The SBF Star Witness
Dear Bankless Nation,
After a full-court press on the SBF trial last week, we're back to our regularly scheduled programming, showcasing news from all across crypto. But we do still need to kick things off with one bit of SBF trial drama...
For our weekly recap, we dig into:
- Caroline takes to the stand
- Trader Joe sued by Trader Joe's
- Stars Arena to relaunch
- Intangibly backed: USDR depegs
- J.P. Morgan moving onchain
- Bankless team
📅 Weekly Recap
1. Caroline takes to the stand
The SBF Trial's star witness, Alameda CEO Caroline Ellison, lit up the stands this week, claiming Sam had directed her to take "billions of dollars from FTX customers and [use] it for investments."
Ellison testified that Alameda ultimately took some $14 billion in FTX customer funds. She also shared details on a $150 million bribe offered to Chinese officials to release funds trapped in the country. Ellison said she considered resigning several times
Real legal analysts and armchair Twitter hot-takers have not been overly bullish on SBF's legal team, which has largely struggled to push back on witnesses like Ellison due to Judge Kaplan's tendency to shut down these lines of questioning.
2. Trader Joe sued by Trader Joe's
The grocery store chain beloved by millennials is going after the DeFi platform beloved by degens.
Trader Joe's, the grocer, has sued Trader Joe, the DeFi platform, for trademark infringement, once again trying to shut down the platform after it was unsuccessful in its efforts to do so in a United Nations court last year.
Trader Joe might face a bit of a challenge this time after a pseudonymous co-founder of the project claims that the project was indeed named after the grocer. “With no name for the DEX yet, [we] just named it Trader Joe, after the supermarket,” cryptofish wrote, according to Decrypt.
3. Stars Arena to relaunch
On Friday, Stars Arena, a friend.tech fork on Avalanche that saw its rise to stardom truncated late last week after a catastrophic $2.9M hack drained nearly all of its TVL, announced that “The Arena” will reopen on Sunday, with trading set to resume shortly thereafter.
With the team able to negotiate for the return of 90% of the stolen AVAX and secure bridge funding from a group of private investors to make up the 35k AVAX shortfall, users exposed to the hack will fortuitously be made whole.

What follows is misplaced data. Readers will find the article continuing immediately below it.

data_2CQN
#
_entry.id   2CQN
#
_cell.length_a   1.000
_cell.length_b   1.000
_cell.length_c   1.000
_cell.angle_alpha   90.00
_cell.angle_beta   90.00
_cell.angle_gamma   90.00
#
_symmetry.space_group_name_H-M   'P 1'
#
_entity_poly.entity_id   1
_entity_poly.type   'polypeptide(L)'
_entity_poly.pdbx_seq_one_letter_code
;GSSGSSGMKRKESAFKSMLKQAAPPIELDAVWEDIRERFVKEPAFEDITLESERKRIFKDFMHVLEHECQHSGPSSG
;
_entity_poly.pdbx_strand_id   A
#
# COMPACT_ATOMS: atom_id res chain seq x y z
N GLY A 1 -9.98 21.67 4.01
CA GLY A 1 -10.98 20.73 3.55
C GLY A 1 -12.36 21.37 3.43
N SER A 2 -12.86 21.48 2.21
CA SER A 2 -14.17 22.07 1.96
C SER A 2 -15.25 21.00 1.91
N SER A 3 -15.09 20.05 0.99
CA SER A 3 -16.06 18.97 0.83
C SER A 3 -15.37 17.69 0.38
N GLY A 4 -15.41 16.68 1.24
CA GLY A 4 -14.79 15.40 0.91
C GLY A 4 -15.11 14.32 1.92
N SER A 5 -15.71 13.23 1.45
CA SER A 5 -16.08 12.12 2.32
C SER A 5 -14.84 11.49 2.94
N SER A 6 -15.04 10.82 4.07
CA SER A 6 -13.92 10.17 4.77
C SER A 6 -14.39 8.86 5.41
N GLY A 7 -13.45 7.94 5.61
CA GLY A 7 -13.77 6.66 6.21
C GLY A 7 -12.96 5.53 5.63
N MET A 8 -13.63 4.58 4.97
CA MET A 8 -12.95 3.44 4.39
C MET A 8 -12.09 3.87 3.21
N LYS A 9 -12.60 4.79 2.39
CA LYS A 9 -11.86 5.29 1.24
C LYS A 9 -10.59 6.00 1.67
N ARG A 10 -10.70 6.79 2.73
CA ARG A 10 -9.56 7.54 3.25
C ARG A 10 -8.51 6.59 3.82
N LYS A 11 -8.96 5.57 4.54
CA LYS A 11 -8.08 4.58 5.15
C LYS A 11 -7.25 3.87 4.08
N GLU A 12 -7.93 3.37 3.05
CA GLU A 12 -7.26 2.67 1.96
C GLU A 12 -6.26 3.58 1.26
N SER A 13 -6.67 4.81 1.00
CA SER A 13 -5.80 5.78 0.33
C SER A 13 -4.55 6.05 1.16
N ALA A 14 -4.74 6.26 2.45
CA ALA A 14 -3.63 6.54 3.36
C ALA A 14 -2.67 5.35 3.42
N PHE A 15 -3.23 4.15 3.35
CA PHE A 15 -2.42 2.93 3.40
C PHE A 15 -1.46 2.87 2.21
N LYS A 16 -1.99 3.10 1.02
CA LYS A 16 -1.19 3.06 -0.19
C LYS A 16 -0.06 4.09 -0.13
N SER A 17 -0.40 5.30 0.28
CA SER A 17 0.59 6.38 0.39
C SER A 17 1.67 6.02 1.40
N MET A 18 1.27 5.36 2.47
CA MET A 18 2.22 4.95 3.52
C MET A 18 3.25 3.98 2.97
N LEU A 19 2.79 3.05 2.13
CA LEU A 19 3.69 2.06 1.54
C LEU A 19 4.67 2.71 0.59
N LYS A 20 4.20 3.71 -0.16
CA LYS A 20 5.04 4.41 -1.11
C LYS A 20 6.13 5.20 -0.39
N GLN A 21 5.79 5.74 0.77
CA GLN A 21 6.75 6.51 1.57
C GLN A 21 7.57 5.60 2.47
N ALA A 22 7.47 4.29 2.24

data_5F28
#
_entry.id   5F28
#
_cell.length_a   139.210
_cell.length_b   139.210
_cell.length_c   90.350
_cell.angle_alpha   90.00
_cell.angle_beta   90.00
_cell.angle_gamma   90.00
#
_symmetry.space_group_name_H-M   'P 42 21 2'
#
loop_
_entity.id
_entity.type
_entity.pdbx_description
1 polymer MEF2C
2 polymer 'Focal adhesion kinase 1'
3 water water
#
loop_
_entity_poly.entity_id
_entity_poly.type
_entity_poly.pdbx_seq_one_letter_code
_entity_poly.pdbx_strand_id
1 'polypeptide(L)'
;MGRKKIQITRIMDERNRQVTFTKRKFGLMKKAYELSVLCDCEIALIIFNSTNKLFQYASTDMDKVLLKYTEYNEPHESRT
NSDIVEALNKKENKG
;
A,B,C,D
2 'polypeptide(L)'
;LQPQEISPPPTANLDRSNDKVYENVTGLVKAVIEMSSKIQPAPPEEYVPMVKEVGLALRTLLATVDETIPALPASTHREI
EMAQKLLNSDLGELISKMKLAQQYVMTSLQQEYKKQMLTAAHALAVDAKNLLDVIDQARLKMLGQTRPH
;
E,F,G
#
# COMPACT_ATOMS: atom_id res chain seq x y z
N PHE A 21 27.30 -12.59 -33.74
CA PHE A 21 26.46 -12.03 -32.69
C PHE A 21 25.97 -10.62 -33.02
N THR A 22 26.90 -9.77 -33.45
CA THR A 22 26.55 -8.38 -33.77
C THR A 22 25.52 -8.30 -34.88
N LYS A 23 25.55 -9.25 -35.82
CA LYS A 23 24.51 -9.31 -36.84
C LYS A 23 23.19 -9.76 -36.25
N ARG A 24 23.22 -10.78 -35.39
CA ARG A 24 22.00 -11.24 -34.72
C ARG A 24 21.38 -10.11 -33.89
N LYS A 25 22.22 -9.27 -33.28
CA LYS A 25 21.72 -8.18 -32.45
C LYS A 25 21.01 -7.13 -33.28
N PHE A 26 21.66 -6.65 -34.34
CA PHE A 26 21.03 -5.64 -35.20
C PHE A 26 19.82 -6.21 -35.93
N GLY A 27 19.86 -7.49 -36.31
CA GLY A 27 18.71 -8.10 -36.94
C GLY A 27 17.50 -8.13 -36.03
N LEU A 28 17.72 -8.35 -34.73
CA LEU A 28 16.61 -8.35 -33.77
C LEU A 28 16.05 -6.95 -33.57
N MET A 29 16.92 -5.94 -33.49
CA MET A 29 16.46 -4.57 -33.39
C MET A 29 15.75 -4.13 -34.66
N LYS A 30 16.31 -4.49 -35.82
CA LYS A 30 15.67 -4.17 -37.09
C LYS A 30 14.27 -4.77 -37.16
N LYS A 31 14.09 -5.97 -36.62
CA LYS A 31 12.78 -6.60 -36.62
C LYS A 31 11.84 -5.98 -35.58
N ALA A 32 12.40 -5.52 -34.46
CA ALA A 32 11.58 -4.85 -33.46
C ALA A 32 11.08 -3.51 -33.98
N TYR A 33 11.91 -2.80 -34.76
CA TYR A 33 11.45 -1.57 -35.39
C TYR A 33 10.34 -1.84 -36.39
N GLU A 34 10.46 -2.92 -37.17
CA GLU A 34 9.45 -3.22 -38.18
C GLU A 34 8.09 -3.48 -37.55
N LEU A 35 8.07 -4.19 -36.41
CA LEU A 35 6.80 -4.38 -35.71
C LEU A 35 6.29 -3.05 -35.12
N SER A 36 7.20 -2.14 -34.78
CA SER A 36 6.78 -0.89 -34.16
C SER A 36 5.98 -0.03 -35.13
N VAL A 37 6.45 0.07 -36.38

Prior to the hack, users on crypto Twitter had expressed concerns that the Stars Arena contract was unverified and unaudited, but such red flags did not stop notable figures within the AVAX community, including Ava Labs founder Emin Gün Sirer, from publicly supporting the project.
Thankfully, this time around, Stars Arena has pledged to address these concerns and will follow proper security procedures by auditing their smart contract and open-sourcing its code.
4. Intangibly backed: USDR depegs
Tangible, a real-world asset tokenization project on Polygon that claims to let users “choose a better money” (i.e., one that comes with baked-in yield), showcased the limitations of its design on Wednesday morning.
Roughly $12M USDR were redeemed for DAI, zapping the project of its liquid reserves and forcing the project to burn its proof-of-liquidity holdings, leaving USDR only 91.4% collateralized. Concerningly, 85% of the backing comes from illiquid real estate holdings, and the remainder is largely reserved by the TNGBL token.
While the Tangible team maintains they’re focused on making users whole and only anticipates “a minimal gap in USDR collateralization,” with the stablecoin trading at a 50% discount to par, the market seems to doubt these claims…
In lieu of stablecoin holdings to process redemptions, Tangible will be transforming the 190 real estate assets that reserve USDR into fungible “basket tokens” that represent claims to the underlying properties. In the (likely) event that there is a lack of demand for the baskets, Tangible will be forced to liquidate the properties, a slower path to liquidity for USDR bag HODLers.
5. J.P. Morgan moving onchain
J.P. Morgan announced on Wednesday that it had carried out the first blockchain-based collateral settlement for its clients.
Utilizing J.P. Morgan’s Onyx blockchain bank’s Tokenized Collateral Network (TCN), BlackRock, America’s largest asset manager, was able to tokenize shares of one of its money market funds and transfer them to Barclays, a major British banking outfit, to serve as the collateral for an OTC derivatives transaction between the two groups.
TCN is a major upgrade for the legacy financial system and promises to dramatically reduce the friction of meeting margin calls by unlocking the ability to use trad assets (i.e., shares of money market funds) as collateral while remaining invested, somewhat akin to an institutional version of stETH. Enhanced collateral mobility eliminates the need for market moves and helps to reduce cost and settlement timelines.
📺 Bankless Weekly Roll-Up
- Tether Promotes Paolo Ardoino to CEO
- Crypto VC Funding Is Way Down—But How Bad Is It?
- BarnBridge DAO votes to comply with SEC order
- Alameda Trader Was Phished for $100 Million
- SBF wrote that Binance leaked balance sheet to CoinDesk
- Trezor Launches New Hardware Wallets
- Bored Bitcoin Analysts Point to McRib Meme for Bullish Return